In the event of death, the Executors, who will be named in the Will, are required to obtain a Grant of Probate. The Executors carry out the disposition of the deceased’s estate, in accordance with the Will, although this can take some time. It should also be noted that there can be challenges to the terms of a Will by disenfranchised or disappointed heirs and this can lead to greater delays or, in some circumstances, a Will being set aside, or the dispositions not being met. It is also possible for all of the heirs under a Will to enter into a Deed of Variation or a Deed of Family Arrangement, to alter the terms of the Will, after the death of the Testator.

It should also be taken into consideration that an Executor may be unable or unwilling to act at the time a Will comes into effect, the result of which will be that an alternative Executor has to apply for Probate, causing further delays and complications. Furthermore, if a Will is made prior to being married, a future marriage will invalidate the existing one.

Whilst it is not uncommon for a husband and wife to make Joint and Mutual Wills, if they were to divorce prior to death, both Wills become invalid and each would have to make a new one. Also, if one of the couple dies early in life, and the surviving spouse finds a new partner, a new Will may have to be made to take account of their change in circumstances.

Additionally, where there are assets held in a foreign country, it’s not unusual for people to have a separate overseas Will.

So although writing a Will might start out as being a one-off exercise, this is rarely the case!


Put simply, Gifts are only ever made during your lifetime. Depending upon what assets you are giving away, the method of doing so can be as simple as “Gifting” a car or a piece of jewelry or transferring funds from your bank account to that of the recipient. Gifts can be seen as an important estate planning tool, because they can reduce the size of an estate, which may result in savings in probate expenses and IHT.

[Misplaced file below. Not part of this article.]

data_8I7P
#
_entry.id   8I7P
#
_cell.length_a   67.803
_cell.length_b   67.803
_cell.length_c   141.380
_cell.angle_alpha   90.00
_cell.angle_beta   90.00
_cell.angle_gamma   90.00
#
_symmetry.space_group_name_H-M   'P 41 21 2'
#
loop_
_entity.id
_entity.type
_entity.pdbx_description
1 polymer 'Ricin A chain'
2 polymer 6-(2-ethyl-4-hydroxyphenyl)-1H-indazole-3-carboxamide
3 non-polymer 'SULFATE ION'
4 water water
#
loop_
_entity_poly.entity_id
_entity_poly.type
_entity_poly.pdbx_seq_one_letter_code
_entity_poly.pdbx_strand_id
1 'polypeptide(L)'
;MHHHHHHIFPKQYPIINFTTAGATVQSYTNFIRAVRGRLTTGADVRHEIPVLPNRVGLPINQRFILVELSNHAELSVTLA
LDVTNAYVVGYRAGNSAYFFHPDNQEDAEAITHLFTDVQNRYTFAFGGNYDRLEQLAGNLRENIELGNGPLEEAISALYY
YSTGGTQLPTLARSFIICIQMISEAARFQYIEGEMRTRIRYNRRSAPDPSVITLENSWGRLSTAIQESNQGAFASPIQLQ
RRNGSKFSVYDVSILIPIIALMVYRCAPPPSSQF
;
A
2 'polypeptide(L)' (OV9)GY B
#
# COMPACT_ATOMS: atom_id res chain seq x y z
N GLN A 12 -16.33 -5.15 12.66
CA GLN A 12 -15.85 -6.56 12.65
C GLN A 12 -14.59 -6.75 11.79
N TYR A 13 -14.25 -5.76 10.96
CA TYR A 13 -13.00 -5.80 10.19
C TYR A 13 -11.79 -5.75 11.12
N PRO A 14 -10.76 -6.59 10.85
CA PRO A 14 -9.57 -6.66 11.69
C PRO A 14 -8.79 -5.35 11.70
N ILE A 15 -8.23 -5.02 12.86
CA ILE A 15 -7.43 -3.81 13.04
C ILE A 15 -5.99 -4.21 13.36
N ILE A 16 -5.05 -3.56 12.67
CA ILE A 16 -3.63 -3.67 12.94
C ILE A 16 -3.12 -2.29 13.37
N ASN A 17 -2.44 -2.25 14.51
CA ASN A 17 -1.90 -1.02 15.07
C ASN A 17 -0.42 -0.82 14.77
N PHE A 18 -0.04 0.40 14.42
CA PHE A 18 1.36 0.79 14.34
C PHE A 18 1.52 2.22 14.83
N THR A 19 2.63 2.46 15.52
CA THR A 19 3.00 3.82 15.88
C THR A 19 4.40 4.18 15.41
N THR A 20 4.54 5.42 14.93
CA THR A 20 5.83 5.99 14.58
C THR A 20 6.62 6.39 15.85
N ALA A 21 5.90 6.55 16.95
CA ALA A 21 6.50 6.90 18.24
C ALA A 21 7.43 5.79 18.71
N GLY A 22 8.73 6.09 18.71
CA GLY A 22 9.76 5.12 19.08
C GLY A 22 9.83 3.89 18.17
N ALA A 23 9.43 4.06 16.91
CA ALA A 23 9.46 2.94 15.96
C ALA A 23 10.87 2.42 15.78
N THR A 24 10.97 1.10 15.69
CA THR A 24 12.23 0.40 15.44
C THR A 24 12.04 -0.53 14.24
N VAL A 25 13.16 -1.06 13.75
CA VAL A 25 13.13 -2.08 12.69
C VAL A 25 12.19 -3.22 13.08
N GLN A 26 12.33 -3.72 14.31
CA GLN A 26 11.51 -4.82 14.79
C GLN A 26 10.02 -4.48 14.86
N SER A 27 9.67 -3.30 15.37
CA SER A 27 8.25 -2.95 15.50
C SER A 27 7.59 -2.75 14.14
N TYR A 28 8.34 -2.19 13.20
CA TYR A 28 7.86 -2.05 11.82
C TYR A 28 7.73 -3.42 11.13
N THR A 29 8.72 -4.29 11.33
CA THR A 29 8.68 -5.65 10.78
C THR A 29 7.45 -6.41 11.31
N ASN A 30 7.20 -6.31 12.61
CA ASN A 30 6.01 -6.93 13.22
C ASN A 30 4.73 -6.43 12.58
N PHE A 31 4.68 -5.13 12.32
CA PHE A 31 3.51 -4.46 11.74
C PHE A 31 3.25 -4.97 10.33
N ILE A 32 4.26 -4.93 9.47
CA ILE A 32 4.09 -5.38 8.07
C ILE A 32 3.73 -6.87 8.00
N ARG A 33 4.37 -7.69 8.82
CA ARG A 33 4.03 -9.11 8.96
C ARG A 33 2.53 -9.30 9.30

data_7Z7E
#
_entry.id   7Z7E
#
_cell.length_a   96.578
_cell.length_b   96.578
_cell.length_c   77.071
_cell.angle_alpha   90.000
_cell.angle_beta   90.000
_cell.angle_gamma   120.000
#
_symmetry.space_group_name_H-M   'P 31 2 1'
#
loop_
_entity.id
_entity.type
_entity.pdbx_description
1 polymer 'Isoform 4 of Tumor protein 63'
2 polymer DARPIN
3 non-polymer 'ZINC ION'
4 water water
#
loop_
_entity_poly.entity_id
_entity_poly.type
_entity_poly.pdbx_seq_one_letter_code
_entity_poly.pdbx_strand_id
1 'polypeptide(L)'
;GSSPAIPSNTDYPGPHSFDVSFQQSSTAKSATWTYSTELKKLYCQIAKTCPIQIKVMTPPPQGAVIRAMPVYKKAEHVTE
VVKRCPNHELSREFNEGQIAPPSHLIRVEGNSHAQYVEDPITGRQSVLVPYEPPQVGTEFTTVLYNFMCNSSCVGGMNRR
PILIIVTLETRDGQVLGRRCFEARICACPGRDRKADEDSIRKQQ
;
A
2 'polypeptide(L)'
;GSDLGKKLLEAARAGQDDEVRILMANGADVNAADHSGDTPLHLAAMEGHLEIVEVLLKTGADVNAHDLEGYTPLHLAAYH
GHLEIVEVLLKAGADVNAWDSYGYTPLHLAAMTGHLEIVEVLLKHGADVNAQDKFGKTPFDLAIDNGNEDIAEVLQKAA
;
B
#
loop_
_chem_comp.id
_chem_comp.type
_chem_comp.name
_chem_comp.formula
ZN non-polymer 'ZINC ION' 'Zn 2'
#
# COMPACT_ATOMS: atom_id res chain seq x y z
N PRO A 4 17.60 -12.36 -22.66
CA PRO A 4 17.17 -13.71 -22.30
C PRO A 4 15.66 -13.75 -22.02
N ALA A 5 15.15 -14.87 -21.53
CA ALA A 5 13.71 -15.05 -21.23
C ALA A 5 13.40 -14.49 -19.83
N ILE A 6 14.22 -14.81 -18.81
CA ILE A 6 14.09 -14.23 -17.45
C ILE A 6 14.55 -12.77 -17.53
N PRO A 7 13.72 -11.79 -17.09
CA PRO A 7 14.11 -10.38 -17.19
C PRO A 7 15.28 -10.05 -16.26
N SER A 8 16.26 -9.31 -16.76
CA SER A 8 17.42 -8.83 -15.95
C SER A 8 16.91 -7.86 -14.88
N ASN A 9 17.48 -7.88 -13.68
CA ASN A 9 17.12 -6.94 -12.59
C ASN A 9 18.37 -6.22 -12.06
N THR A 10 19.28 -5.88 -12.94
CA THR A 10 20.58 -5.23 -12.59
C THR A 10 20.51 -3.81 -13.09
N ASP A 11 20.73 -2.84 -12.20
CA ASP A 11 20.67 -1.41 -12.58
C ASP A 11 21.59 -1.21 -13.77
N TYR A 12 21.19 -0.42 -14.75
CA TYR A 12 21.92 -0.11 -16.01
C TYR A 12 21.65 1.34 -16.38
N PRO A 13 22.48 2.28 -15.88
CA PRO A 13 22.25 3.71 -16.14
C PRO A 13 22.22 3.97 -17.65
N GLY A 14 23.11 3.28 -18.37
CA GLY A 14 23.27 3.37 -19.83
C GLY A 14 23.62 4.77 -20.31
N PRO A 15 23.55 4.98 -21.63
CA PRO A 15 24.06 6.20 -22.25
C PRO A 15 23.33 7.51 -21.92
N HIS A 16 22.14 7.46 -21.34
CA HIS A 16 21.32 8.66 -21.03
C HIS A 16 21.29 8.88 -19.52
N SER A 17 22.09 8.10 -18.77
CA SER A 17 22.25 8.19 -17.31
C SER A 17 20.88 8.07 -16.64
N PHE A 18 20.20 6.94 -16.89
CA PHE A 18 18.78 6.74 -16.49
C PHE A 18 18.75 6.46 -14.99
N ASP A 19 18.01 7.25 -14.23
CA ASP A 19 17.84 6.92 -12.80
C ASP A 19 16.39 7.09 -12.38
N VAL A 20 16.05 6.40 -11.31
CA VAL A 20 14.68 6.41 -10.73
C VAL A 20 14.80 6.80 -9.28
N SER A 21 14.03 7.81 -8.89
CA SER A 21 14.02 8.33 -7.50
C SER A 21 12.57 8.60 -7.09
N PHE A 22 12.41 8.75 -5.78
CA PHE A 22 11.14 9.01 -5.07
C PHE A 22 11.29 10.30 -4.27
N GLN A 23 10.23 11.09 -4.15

Gifts can also accomplish income tax savings during life, for example by shifting income producing property from one family member to another who may be in a lower tax bracket.

Lifetime gifts, however, whether to a spouse, children or others, should be examined very carefully. Those making the gifts should be sure they are not depleting assets to the point they do not have enough for their own support.

In Summary
As you can see, in deciding whether to opt for a Trust over a Will, or vice versa, it’s not necessarily a cut and dried selection. It really comes down to personal circumstances – and everybody’s are different.
The good news is that there are a number of choices on the table, offering plenty of scope, and we hope this provides a reasonable overview of what those options are.

© 2024 Sterling is a Registered Business Name of Sterling Holdings Limited. Sterling Trust Limited is registered in the Isle of Man Number 72969C and is licensed by the Isle of Man Financial Services Authority.